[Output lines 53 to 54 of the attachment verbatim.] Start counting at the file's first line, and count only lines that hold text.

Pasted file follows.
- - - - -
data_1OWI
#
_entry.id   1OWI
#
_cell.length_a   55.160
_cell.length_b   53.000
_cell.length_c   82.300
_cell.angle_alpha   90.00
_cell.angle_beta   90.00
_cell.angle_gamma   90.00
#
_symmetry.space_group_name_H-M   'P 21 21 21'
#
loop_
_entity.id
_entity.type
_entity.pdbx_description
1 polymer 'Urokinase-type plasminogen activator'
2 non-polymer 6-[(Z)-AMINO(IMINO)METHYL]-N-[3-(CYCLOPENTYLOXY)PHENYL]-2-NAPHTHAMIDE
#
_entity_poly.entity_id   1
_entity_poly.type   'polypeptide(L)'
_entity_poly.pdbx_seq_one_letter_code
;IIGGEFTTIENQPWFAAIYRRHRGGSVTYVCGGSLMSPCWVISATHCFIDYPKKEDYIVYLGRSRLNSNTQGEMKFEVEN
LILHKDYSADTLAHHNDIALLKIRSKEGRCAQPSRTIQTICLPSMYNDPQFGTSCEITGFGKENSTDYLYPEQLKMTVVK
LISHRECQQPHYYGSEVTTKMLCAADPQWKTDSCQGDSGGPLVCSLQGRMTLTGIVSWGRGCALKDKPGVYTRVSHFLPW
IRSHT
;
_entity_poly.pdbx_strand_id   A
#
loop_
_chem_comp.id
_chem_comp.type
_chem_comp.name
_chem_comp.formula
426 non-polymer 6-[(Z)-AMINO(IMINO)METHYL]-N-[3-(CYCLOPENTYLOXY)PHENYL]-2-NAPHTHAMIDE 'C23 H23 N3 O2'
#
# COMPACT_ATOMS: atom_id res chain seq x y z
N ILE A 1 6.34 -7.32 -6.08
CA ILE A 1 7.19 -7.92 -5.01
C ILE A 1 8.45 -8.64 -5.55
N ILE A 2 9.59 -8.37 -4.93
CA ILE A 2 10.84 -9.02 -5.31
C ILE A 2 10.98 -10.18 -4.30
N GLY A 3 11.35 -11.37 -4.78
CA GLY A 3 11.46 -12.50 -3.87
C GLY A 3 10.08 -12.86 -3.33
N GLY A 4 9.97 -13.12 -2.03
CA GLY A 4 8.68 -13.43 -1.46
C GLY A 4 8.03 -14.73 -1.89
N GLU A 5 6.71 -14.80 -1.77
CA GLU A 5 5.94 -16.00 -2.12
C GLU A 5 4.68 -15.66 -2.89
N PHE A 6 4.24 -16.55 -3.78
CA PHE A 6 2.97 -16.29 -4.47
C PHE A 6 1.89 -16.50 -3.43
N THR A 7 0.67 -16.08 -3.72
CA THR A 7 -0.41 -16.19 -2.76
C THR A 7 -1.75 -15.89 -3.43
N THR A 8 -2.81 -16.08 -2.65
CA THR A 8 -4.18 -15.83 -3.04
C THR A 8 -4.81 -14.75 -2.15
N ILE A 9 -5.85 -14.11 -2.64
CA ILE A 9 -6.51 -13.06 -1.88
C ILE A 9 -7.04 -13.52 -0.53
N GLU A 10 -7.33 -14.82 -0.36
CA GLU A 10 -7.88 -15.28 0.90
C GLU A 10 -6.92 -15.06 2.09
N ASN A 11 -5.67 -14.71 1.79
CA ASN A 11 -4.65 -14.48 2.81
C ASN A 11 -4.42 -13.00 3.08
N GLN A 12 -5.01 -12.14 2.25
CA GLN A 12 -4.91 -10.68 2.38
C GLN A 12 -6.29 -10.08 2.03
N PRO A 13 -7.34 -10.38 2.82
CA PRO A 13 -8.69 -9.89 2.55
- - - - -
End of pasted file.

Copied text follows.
C GLU A 5 4.68 -15.66 -2.89
N PHE A 6 4.24 -16.55 -3.78